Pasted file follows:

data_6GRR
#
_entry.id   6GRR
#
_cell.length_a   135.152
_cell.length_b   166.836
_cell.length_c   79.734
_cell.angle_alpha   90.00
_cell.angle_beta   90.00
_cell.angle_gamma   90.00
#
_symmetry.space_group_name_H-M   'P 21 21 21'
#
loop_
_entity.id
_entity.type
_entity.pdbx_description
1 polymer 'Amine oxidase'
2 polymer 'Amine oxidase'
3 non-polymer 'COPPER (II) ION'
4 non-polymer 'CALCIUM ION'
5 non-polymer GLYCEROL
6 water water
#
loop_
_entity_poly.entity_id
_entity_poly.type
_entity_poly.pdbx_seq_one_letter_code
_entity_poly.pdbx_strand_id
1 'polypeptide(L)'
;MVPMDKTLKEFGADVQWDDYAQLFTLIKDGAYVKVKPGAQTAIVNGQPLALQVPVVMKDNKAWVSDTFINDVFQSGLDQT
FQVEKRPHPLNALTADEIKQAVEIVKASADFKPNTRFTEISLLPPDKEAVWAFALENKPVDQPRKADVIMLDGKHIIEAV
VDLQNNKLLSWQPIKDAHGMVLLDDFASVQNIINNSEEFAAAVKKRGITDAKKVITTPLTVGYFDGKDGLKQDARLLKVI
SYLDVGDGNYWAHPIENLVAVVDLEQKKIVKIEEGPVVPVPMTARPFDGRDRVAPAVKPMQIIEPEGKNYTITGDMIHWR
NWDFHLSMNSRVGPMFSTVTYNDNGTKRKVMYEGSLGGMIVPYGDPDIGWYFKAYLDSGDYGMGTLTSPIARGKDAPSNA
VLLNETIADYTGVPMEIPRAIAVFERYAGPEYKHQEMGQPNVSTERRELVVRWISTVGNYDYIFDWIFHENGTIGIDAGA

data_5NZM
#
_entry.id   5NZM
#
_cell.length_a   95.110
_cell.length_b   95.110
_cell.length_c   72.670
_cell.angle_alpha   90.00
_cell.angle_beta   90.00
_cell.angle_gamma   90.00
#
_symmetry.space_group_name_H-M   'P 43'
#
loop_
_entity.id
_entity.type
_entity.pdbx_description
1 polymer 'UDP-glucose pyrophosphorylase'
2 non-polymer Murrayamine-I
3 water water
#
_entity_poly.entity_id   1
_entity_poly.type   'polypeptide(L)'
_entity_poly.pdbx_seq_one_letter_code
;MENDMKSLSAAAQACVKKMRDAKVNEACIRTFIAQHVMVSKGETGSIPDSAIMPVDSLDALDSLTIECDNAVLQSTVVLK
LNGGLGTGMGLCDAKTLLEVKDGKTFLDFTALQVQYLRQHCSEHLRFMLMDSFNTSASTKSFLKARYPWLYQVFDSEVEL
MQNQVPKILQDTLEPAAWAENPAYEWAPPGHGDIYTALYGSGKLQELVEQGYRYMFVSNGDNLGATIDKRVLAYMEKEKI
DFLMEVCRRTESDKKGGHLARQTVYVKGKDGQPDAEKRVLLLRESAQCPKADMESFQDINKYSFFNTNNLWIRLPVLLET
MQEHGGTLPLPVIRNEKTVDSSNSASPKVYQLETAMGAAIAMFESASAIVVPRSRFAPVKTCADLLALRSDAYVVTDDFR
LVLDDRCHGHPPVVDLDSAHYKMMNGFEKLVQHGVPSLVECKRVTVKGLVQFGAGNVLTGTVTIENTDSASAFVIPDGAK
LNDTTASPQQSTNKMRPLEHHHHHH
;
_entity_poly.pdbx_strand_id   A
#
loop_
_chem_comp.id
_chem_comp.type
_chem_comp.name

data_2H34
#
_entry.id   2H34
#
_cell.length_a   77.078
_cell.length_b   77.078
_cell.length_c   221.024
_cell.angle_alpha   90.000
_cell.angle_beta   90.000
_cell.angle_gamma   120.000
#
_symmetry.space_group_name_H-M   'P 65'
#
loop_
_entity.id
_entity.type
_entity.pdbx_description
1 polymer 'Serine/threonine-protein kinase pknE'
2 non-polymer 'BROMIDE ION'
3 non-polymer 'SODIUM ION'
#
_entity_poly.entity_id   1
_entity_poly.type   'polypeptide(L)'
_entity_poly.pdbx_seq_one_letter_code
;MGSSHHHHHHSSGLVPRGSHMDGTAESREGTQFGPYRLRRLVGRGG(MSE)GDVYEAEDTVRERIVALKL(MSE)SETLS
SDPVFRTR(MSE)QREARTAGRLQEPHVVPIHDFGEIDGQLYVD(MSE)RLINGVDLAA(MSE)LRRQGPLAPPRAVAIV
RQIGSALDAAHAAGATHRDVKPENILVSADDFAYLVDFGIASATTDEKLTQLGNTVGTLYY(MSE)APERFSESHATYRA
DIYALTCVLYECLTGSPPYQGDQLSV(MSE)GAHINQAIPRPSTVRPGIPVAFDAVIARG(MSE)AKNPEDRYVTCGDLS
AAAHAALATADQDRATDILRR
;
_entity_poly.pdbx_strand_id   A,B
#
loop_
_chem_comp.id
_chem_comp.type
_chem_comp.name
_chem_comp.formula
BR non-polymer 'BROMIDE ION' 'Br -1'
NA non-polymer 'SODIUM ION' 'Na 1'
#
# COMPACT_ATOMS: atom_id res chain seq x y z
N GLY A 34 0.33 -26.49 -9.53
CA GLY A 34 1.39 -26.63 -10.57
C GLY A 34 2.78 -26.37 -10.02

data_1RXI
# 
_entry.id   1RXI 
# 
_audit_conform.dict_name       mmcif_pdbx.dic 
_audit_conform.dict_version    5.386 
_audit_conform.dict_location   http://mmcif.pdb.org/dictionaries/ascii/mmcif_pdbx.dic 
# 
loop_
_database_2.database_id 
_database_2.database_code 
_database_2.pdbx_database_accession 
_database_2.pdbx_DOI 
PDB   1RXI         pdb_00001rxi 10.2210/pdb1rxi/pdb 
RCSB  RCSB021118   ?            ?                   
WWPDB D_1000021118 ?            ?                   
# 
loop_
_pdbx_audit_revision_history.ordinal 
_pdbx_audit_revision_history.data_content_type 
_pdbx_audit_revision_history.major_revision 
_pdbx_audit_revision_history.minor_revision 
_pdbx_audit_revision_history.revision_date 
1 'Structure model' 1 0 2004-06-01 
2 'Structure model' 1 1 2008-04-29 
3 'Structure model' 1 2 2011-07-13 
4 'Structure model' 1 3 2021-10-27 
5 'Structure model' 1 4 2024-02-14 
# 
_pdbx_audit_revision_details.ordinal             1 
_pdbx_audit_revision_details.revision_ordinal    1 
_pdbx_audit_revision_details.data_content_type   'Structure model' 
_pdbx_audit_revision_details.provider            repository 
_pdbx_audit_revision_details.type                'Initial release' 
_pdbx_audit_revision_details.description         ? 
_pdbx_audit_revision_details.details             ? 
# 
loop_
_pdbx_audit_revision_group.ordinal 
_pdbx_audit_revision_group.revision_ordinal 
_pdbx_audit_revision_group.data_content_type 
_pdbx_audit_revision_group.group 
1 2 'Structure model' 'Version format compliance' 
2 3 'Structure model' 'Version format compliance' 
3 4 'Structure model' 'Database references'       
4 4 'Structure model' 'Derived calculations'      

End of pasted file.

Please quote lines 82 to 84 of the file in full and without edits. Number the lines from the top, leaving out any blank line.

_cell.angle_alpha   90.000
_cell.angle_beta   90.000
_cell.angle_gamma   120.000